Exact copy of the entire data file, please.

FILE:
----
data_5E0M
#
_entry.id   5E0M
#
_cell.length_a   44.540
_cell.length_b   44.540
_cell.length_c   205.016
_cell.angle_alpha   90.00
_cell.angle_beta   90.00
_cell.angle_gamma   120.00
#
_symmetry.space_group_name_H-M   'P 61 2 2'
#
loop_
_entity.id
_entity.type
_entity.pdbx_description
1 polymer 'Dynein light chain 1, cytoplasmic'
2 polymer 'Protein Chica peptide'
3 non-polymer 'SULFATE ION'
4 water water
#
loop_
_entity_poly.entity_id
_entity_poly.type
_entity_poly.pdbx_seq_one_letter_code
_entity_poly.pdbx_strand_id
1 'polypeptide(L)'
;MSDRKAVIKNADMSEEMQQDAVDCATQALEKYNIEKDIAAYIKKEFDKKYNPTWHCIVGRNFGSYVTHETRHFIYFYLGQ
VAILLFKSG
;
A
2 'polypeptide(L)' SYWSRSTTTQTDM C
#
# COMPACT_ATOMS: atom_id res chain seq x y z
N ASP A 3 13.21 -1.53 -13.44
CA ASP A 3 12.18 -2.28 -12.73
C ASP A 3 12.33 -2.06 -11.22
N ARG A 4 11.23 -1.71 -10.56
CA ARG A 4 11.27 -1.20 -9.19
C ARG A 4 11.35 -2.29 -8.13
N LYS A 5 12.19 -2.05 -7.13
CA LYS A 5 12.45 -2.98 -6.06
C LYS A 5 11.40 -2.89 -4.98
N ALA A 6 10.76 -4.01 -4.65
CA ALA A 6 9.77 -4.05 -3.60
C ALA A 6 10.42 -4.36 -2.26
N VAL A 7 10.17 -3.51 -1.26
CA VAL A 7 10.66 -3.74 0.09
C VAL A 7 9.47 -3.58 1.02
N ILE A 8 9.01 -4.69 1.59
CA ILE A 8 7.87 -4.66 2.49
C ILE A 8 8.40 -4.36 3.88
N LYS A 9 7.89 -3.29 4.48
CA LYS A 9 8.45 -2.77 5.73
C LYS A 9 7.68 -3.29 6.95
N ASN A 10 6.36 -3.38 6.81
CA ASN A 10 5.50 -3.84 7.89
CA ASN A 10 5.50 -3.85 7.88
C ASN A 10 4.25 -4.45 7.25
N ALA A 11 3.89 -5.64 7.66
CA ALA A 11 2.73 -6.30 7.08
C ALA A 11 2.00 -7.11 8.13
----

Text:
data_5E0M
#
_entry.id   5E0M
#
_cell.length_a   44.540
_cell.length_b   44.540
_cell.length_c   205.016
_cell.angle_alpha   90.00
_cell.angle_beta   90.00
_cell.angle_gamma   120.00
#
_symmetry.space_group_name_H-M   'P 61 2 2'
#
loop_
_entity.id
_entity.type
_entity.pdbx_description
1 polymer 'Dynein light chain 1, cytoplasmic'
2 polymer 'Protein Chica peptide'
3 non-polymer 'SULFATE ION'
4 water water
#
loop_
_entity_poly.entity_id
_entity_poly.type
_entity_poly.pdbx_seq_one_letter_code
_entity_poly.pdbx_strand_id
1 'polypeptide(L)'
;MSDRKAVIKNADMSEEMQQDAVDCATQALEKYNIEKDIAAYIKKEFDKKYNPTWHCIVGRNFGSYVTHETRHFIYFYLGQ
VAILLFKSG
;
A
2 'polypeptide(L)' SYWSRSTTTQTDM C
#
# COMPACT_ATOMS: atom_id res chain seq x y z
N ASP A 3 13.21 -1.53 -13.44
CA ASP A 3 12.18 -2.28 -12.73
C ASP A 3 12.33 -2.06 -11.22
N ARG A 4 11.23 -1.71 -10.56
CA ARG A 4 11.27 -1.20 -9.19
C ARG A 4 11.35 -2.29 -8.13
N LYS A 5 12.19 -2.05 -7.13
CA LYS A 5 12.45 -2.98 -6.06
C LYS A 5 11.40 -2.89 -4.98
N ALA A 6 10.76 -4.01 -4.65
CA ALA A 6 9.77 -4.05 -3.60
C ALA A 6 10.42 -4.36 -2.26
N VAL A 7 10.17 -3.51 -1.26
CA VAL A 7 10.66 -3.74 0.09
C VAL A 7 9.47 -3.58 1.02
N ILE A 8 9.01 -4.69 1.59
CA ILE A 8 7.87 -4.66 2.49
C ILE A 8 8.40 -4.36 3.88
N LYS A 9 7.89 -3.29 4.48
CA LYS A 9 8.45 -2.77 5.73
C LYS A 9 7.68 -3.29 6.95
N ASN A 10 6.36 -3.38 6.81
CA ASN A 10 5.50 -3.84 7.89
CA ASN A 10 5.50 -3.85 7.88
C ASN A 10 4.25 -4.45 7.25
N ALA A 11 3.89 -5.64 7.66
CA ALA A 11 2.73 -6.30 7.08
C ALA A 11 2.00 -7.11 8.13